Rone positioning may prevent the need for ventilation in COVID-19 patients, says Lancet study

According to a study published in the Lancet Respiratory Medicine journal, prone positioning – patients with severe breathing problems facing them to rotate – can significantly reduce the need for mechanical ventilation in COVID-19 patients soon after admission. The research was conducted in six countries and involved more than 1,100 hospitalized COVID-19 patients who required high-flow nasal cannula oxygen therapy to deliver adequately warm and humidified oxygen.

The findings are from a trial conducted at medical centers in the US, Mexico, France, Canada, Ireland and Spain on critically ill patients with COVD-19 between April 2020 and January 2021. “Breathing in prone position helps the lungs to do more work. efficiently,” explained study lead author Ji Lee, associate professor at Rush University Medical Center in the US.

“When people with severe oxygenation problems lie on their stomachs, this results in better matching of blood flow and ventilation to the lungs, which improves blood oxygen levels,” Lee said. Improvements in oxygen uptake have been reported for patients in the awake position. COVID-19 in retrospective and observational studies, but whether it improves patient-centered outcomes is unknown.

In the latest study, adult patients with COVID-19 who required respiratory support from a high-flow nasal cannula, and agreed to participate in this clinical trial, were randomly assigned to asymptomatic – Horizontally with the face facing upward – or the prone position group. They were asked to stay in that position for as long as they could bear.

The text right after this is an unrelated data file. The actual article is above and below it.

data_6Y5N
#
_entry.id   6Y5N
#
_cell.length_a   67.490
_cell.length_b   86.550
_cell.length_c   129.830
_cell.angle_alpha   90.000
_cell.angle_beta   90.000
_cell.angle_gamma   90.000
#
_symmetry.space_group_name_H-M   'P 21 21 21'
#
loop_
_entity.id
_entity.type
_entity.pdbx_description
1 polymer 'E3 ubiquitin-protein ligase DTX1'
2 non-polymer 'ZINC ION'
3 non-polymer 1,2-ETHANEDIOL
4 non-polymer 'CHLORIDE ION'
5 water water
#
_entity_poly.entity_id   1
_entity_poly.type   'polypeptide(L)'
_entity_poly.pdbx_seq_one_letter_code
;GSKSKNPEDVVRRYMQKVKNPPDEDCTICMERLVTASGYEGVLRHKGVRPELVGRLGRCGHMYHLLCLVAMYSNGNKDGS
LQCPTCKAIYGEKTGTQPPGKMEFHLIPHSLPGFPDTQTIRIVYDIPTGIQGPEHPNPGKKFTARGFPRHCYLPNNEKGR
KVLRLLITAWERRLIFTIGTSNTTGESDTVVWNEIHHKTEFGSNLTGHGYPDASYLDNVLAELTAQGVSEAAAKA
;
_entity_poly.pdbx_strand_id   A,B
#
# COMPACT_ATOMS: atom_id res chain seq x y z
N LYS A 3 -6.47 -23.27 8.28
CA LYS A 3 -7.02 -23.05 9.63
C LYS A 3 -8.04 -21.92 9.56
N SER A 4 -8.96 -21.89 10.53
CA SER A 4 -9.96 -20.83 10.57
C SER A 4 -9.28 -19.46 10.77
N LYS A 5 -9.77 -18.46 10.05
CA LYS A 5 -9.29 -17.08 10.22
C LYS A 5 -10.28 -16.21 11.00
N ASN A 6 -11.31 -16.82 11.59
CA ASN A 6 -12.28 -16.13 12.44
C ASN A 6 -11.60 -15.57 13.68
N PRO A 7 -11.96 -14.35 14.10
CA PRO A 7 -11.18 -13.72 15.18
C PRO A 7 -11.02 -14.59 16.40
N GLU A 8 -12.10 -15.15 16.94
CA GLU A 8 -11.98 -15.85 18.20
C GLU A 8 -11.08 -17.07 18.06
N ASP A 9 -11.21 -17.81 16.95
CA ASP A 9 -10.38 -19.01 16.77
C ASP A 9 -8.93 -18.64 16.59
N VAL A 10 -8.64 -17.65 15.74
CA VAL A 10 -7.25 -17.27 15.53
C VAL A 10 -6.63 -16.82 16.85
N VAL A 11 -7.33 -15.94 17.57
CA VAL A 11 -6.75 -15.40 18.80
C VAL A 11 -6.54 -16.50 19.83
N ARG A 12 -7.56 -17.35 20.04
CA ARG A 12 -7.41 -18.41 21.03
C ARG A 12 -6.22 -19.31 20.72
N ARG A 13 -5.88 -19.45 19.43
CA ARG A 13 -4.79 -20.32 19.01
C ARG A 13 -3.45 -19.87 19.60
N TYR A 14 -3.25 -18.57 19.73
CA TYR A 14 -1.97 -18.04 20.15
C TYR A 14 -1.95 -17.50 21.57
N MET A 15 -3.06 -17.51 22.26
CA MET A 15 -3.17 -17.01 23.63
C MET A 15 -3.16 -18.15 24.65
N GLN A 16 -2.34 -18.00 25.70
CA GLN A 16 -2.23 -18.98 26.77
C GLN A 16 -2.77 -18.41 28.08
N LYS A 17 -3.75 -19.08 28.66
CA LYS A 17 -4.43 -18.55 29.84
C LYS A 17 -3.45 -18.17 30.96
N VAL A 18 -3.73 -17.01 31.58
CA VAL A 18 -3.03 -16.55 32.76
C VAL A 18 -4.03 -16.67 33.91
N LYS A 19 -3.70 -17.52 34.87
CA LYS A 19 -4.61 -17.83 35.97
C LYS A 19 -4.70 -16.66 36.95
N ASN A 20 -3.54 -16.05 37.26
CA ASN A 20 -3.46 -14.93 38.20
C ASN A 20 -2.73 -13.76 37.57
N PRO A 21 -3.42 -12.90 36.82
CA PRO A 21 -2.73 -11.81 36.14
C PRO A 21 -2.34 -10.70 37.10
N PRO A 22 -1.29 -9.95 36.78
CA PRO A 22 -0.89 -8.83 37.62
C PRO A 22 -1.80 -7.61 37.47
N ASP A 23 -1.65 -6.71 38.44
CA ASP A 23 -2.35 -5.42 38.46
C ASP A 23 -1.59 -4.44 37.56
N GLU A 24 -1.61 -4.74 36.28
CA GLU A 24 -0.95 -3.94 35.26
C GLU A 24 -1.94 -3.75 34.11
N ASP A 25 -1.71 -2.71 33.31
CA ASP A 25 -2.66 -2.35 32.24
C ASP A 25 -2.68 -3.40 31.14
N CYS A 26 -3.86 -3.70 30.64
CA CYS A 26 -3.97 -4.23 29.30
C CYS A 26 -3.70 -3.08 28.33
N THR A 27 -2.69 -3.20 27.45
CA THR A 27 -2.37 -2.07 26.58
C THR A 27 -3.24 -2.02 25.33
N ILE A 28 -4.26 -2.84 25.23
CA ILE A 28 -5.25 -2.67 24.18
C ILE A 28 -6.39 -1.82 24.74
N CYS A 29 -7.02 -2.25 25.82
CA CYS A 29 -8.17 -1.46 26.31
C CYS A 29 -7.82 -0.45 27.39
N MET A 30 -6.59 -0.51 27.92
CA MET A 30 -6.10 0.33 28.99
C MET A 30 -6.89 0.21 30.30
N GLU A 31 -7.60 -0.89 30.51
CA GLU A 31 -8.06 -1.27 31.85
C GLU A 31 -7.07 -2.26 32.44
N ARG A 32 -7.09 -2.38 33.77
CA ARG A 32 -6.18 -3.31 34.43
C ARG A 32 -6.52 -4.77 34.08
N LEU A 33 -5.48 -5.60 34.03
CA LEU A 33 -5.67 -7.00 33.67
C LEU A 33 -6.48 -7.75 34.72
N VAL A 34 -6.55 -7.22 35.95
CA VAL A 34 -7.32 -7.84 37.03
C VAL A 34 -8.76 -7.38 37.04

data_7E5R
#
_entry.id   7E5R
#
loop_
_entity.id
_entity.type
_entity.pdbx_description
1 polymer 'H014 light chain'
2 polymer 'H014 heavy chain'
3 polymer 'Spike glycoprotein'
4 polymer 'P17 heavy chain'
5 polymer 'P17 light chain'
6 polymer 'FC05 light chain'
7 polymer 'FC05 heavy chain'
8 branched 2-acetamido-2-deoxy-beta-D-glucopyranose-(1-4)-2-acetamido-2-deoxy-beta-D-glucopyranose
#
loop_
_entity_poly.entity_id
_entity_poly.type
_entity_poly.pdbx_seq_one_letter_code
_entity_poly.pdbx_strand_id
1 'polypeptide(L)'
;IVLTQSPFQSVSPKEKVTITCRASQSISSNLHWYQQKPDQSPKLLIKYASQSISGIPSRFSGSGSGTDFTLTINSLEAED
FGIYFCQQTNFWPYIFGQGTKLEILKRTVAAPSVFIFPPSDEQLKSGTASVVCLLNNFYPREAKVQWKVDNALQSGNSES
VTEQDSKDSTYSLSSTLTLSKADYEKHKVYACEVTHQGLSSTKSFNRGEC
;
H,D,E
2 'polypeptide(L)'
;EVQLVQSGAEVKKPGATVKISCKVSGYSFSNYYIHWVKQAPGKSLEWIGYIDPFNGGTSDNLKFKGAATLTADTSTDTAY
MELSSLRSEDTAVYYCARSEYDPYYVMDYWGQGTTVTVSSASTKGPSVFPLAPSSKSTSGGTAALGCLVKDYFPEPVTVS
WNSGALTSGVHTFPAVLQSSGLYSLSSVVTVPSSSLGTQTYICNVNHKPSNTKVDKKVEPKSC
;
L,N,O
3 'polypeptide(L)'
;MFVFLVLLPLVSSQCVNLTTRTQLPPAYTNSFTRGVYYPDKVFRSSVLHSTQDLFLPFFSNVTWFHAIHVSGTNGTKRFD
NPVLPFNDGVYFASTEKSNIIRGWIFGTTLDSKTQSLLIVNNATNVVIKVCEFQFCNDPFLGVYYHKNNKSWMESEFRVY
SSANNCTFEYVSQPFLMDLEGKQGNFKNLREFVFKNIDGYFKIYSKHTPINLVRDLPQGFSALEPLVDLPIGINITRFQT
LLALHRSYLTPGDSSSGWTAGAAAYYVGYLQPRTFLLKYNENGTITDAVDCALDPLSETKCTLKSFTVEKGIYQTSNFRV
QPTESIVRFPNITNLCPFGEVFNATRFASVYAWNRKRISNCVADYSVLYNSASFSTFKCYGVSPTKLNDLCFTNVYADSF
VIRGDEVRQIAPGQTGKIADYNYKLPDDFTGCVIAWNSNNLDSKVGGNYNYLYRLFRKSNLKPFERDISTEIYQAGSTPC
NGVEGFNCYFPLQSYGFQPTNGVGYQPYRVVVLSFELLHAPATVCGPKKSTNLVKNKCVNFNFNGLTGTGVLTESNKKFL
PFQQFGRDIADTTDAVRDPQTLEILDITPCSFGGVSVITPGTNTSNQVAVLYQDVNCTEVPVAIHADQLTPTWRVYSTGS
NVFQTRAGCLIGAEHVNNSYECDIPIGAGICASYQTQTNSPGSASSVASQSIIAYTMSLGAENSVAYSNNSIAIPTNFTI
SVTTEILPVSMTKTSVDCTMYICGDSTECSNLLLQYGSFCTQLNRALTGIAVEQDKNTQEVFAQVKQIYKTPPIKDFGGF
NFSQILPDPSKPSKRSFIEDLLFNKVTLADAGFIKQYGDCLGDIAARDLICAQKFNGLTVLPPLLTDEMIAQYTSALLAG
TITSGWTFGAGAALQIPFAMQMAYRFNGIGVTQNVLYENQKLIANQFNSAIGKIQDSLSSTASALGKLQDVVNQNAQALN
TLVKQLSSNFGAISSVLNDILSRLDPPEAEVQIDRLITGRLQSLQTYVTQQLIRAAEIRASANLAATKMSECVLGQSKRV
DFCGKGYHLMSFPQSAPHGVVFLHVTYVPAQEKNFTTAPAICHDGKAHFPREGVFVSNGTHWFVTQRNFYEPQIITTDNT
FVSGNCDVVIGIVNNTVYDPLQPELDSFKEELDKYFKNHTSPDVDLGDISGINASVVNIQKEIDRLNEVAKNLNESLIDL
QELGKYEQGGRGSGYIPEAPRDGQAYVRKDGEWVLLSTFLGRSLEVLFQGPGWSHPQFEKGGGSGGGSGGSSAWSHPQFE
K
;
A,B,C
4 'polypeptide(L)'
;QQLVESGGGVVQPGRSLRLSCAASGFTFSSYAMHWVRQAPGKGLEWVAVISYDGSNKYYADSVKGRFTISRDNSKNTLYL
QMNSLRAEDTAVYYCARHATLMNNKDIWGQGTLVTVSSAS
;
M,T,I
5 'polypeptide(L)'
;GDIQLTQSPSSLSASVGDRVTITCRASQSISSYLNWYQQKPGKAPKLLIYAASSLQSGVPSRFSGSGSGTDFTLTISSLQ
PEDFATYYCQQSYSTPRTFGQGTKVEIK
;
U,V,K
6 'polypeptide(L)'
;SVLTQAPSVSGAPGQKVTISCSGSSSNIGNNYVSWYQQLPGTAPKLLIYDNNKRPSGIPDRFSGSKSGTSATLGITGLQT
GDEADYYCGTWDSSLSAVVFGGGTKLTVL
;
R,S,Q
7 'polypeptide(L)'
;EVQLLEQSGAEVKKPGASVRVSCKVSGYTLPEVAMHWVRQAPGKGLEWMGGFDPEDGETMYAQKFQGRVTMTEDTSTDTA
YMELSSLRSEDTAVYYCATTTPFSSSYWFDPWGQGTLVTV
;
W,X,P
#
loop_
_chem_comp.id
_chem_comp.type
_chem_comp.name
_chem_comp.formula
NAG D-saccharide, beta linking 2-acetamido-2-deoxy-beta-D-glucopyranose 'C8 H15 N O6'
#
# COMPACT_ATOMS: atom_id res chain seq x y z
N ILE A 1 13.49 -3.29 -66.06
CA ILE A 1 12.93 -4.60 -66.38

Both the supine and prone position groups received high flow oxygen therapy and standard medical management. Patients were continuously monitored to determine whether mechanical ventilation was required.

The study showed that patients in the prone positioning group were significantly less likely to need mechanical ventilation (33% in the awake prone positioning group versus 40 percent in the supine group). Study lead author, Stéphane Ehrmann from the Center Hospitalier Regional Universitaire de Tours (CHRU), France, said that the awake prone position is a safe intervention that can reduce the risk of treatment failure in acute severe hypoxemic respiratory failure due to COVID-19. does.

“Our findings support the routine implementation of the awake prone position in critically ill patients with COVID19 requiring high flow nasal cannula oxygen therapy,” Ehrmann said. “It appears important that physicians improve patient comfort during the prone position, so the patient can remain in position for at least 8 hours a day,” he said.

The researchers noted that reducing the need for mechanical ventilation means that resources can be used most effectively. “Ventilators can really save the lives of people who are no longer able to breathe on their own,” Lee said. “We now have a strategy to keep patients off ventilators, save those devices for the sickest patients who really need them,” Lee said. .

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